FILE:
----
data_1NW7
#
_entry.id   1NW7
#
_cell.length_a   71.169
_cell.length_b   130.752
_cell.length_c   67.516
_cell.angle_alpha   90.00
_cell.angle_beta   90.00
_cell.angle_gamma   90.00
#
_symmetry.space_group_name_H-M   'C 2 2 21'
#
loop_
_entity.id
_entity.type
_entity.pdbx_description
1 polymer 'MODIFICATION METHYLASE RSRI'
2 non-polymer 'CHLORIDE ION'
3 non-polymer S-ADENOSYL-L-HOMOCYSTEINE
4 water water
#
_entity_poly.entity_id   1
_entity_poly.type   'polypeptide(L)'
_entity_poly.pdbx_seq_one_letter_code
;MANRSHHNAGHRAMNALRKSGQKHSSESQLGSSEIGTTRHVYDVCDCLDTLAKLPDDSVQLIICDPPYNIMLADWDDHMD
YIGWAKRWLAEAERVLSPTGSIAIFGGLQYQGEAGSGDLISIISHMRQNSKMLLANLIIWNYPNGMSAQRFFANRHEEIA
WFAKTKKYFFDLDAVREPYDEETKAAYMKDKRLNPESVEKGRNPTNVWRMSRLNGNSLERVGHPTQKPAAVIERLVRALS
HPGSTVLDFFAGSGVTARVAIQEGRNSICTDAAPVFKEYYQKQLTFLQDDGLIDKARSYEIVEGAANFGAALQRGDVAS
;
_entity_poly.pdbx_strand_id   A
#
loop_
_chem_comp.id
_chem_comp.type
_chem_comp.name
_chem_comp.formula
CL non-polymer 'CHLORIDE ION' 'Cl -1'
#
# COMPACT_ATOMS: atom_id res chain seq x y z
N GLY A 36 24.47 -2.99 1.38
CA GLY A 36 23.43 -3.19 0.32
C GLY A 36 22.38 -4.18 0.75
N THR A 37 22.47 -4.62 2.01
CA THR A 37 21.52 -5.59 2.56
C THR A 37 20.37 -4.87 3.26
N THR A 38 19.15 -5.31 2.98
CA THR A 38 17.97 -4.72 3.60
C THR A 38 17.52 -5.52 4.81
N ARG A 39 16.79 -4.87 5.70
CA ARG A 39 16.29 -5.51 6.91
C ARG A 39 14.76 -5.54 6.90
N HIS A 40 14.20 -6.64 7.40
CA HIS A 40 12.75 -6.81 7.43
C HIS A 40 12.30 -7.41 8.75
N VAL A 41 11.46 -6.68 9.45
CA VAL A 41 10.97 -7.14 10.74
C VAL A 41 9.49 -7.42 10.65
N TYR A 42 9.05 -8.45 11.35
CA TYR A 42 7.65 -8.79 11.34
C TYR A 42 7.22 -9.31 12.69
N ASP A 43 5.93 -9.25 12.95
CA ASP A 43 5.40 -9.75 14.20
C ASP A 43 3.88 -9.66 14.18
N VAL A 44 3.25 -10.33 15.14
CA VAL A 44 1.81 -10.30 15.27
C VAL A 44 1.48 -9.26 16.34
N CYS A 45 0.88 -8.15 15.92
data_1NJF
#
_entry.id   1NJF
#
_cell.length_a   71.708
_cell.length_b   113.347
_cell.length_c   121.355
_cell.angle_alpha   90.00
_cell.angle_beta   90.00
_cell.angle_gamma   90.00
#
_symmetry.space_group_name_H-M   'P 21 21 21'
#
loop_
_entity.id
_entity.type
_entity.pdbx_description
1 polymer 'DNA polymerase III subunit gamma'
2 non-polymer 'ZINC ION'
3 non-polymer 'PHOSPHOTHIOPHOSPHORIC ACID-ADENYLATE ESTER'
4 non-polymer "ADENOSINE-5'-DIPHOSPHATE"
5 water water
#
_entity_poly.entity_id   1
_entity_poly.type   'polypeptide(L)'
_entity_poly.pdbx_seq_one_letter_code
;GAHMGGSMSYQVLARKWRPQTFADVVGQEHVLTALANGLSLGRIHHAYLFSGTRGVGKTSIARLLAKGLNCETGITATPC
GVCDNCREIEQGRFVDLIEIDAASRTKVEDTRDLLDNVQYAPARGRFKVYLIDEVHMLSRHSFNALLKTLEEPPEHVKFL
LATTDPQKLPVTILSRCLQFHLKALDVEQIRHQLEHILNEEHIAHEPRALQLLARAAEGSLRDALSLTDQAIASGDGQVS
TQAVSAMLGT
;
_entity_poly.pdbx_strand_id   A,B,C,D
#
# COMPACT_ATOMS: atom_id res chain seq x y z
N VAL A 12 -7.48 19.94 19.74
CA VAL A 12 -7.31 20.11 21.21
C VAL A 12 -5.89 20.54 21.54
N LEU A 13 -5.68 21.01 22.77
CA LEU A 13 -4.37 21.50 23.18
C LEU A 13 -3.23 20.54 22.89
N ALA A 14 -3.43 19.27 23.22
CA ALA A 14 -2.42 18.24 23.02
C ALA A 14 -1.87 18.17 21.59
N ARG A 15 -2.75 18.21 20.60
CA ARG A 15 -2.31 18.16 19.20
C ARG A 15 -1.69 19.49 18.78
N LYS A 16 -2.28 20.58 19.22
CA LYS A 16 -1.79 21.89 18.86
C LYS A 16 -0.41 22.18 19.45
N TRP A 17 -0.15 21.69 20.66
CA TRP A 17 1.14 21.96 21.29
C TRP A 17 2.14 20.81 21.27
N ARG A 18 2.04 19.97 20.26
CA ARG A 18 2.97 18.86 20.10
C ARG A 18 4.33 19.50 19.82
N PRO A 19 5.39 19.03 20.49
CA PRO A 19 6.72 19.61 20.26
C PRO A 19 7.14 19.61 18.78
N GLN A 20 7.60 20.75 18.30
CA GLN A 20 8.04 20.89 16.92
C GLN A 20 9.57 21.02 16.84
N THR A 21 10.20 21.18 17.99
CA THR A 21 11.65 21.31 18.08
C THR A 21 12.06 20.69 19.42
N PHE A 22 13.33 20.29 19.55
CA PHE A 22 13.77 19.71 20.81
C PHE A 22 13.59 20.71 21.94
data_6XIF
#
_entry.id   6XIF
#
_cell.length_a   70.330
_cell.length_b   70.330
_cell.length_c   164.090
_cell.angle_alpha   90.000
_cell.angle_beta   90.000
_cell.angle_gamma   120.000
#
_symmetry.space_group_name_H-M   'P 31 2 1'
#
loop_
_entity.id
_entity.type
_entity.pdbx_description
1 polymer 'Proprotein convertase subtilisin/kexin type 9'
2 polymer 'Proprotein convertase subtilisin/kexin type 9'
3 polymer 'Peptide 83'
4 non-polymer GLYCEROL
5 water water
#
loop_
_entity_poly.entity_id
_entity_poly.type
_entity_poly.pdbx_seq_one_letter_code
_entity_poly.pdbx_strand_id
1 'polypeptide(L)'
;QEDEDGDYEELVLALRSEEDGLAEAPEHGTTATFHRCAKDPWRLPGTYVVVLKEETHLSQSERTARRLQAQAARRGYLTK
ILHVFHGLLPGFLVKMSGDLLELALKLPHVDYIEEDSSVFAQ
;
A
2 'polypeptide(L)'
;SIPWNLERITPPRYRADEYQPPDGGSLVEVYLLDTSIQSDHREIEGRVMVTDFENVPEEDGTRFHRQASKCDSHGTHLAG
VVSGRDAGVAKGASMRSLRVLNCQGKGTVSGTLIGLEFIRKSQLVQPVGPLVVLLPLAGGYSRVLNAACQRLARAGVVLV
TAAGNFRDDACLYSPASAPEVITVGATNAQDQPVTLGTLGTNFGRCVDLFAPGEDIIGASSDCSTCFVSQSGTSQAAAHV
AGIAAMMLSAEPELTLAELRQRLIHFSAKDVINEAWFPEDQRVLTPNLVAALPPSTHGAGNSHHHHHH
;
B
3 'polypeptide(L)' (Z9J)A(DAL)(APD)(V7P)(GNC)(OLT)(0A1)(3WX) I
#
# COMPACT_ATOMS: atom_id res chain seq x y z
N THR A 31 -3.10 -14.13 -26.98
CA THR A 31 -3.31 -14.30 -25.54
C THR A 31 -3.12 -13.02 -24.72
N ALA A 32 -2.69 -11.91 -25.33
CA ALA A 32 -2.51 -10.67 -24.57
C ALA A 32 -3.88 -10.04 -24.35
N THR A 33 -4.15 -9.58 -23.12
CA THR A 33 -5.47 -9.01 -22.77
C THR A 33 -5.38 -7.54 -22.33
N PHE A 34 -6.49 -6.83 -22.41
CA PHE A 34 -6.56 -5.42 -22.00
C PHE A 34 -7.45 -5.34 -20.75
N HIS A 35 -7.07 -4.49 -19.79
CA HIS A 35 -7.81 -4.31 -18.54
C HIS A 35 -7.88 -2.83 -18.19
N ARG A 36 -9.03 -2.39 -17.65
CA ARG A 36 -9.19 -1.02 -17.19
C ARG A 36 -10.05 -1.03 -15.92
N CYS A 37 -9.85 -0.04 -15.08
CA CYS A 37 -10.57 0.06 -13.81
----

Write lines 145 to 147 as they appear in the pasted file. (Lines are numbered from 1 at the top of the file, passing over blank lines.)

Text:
_cell.angle_gamma   120.000
#
_symmetry.space_group_name_H-M   'P 31 2 1'